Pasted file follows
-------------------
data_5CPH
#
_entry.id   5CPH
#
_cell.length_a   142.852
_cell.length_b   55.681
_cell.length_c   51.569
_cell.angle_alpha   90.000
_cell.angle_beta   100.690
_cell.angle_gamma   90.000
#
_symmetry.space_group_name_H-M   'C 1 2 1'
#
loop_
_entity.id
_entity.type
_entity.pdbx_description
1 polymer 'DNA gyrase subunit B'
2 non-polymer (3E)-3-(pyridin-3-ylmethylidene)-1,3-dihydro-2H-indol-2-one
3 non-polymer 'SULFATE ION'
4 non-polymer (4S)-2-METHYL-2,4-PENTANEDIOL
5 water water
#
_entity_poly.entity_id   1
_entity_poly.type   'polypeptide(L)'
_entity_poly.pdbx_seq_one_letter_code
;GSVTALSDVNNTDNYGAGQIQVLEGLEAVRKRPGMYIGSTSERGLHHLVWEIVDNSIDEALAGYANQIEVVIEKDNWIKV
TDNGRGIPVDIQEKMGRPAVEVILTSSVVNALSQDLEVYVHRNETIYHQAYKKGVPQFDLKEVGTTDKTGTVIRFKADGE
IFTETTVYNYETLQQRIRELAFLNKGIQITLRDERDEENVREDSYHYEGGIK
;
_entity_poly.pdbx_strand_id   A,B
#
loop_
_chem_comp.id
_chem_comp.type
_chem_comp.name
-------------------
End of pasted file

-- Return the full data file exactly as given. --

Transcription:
data_5CPH
#
_entry.id   5CPH
#
_cell.length_a   142.852
_cell.length_b   55.681
_cell.length_c   51.569
_cell.angle_alpha   90.000
_cell.angle_beta   100.690
_cell.angle_gamma   90.000
#
_symmetry.space_group_name_H-M   'C 1 2 1'
#
loop_
_entity.id
_entity.type
_entity.pdbx_description
1 polymer 'DNA gyrase subunit B'
2 non-polymer (3E)-3-(pyridin-3-ylmethylidene)-1,3-dihydro-2H-indol-2-one
3 non-polymer 'SULFATE ION'
4 non-polymer (4S)-2-METHYL-2,4-PENTANEDIOL
5 water water
#
_entity_poly.entity_id   1
_entity_poly.type   'polypeptide(L)'
_entity_poly.pdbx_seq_one_letter_code
;GSVTALSDVNNTDNYGAGQIQVLEGLEAVRKRPGMYIGSTSERGLHHLVWEIVDNSIDEALAGYANQIEVVIEKDNWIKV
TDNGRGIPVDIQEKMGRPAVEVILTSSVVNALSQDLEVYVHRNETIYHQAYKKGVPQFDLKEVGTTDKTGTVIRFKADGE
IFTETTVYNYETLQQRIRELAFLNKGIQITLRDERDEENVREDSYHYEGGIK
;
_entity_poly.pdbx_strand_id   A,B
#
loop_
_chem_comp.id
_chem_comp.type
_chem_comp.name